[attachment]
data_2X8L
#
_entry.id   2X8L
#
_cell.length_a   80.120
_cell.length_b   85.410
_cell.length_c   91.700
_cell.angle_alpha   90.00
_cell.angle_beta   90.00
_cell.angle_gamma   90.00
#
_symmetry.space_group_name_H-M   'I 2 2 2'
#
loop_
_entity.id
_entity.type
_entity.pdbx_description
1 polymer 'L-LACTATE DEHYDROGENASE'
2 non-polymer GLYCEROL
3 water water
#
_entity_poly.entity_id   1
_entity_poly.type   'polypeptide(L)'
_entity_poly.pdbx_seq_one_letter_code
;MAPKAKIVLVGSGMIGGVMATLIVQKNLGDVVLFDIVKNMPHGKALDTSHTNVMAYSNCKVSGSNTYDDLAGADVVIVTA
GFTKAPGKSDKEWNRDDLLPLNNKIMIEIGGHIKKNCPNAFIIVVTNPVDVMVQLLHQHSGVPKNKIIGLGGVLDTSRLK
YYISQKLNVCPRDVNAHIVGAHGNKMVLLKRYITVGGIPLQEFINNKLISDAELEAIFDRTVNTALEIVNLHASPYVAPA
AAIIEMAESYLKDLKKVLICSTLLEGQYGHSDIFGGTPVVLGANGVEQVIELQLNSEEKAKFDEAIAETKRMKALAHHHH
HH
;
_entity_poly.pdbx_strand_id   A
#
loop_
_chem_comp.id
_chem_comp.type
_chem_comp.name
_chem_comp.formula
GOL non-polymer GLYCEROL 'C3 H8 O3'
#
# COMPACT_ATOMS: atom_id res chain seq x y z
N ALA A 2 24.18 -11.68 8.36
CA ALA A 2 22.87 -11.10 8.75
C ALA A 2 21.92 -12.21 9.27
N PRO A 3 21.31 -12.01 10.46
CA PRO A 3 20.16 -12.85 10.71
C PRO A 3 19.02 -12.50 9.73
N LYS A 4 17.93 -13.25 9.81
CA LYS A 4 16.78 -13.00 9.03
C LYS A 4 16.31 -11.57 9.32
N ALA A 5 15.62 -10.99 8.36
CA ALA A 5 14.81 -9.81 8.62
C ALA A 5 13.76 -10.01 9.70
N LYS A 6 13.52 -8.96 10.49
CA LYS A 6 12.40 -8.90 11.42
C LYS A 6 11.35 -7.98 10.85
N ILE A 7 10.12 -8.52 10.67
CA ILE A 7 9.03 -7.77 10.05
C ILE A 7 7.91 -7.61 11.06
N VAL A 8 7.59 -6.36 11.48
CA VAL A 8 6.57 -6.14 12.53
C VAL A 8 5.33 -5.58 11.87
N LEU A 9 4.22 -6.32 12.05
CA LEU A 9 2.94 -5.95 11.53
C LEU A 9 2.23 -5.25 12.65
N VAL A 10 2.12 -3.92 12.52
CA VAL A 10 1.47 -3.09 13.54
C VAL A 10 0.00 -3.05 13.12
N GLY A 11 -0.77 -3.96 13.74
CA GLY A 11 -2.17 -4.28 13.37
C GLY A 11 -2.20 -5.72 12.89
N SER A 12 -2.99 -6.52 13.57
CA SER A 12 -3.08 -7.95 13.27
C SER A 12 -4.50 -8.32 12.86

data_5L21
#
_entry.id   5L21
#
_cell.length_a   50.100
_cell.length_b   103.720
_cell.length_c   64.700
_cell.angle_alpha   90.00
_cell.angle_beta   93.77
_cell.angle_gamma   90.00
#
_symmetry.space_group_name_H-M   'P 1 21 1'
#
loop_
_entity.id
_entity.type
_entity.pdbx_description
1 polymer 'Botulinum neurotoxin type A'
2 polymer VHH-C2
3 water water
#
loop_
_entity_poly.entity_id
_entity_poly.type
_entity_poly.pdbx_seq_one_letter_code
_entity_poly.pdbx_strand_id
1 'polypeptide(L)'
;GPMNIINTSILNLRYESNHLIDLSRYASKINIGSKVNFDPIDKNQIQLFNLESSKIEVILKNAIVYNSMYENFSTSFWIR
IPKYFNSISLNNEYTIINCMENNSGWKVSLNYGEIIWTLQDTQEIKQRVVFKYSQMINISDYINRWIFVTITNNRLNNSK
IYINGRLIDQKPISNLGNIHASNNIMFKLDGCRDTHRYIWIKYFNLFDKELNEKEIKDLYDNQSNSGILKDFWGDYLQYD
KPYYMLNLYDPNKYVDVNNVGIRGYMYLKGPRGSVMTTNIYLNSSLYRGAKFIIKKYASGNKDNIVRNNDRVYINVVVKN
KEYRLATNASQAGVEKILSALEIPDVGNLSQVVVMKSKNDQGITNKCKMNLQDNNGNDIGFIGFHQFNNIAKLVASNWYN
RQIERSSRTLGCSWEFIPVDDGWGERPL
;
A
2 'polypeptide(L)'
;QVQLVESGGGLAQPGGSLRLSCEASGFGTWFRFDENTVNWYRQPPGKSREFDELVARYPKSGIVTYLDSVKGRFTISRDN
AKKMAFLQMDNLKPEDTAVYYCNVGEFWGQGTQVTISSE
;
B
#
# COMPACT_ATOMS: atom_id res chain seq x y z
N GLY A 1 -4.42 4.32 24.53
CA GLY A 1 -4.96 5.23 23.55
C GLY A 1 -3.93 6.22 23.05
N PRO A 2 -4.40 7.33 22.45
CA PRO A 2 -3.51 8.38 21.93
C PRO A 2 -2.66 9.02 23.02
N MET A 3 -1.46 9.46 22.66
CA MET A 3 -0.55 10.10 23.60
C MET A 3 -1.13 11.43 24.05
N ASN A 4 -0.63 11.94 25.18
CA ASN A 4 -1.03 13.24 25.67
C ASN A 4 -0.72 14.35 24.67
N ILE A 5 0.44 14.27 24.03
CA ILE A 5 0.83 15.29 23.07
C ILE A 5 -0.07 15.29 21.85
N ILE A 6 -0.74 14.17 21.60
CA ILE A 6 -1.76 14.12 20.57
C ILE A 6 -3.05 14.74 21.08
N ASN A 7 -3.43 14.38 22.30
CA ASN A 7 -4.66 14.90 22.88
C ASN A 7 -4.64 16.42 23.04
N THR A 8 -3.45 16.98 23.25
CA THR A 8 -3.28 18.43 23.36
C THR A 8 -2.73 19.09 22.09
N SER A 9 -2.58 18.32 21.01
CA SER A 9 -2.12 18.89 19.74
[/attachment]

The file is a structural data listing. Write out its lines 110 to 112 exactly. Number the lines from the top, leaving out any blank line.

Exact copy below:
;QVQLVESGGGLAQPGGSLRLSCEASGFGTWFRFDENTVNWYRQPPGKSREFDELVARYPKSGIVTYLDSVKGRFTISRDN
AKKMAFLQMDNLKPEDTAVYYCNVGEFWGQGTQVTISSE
;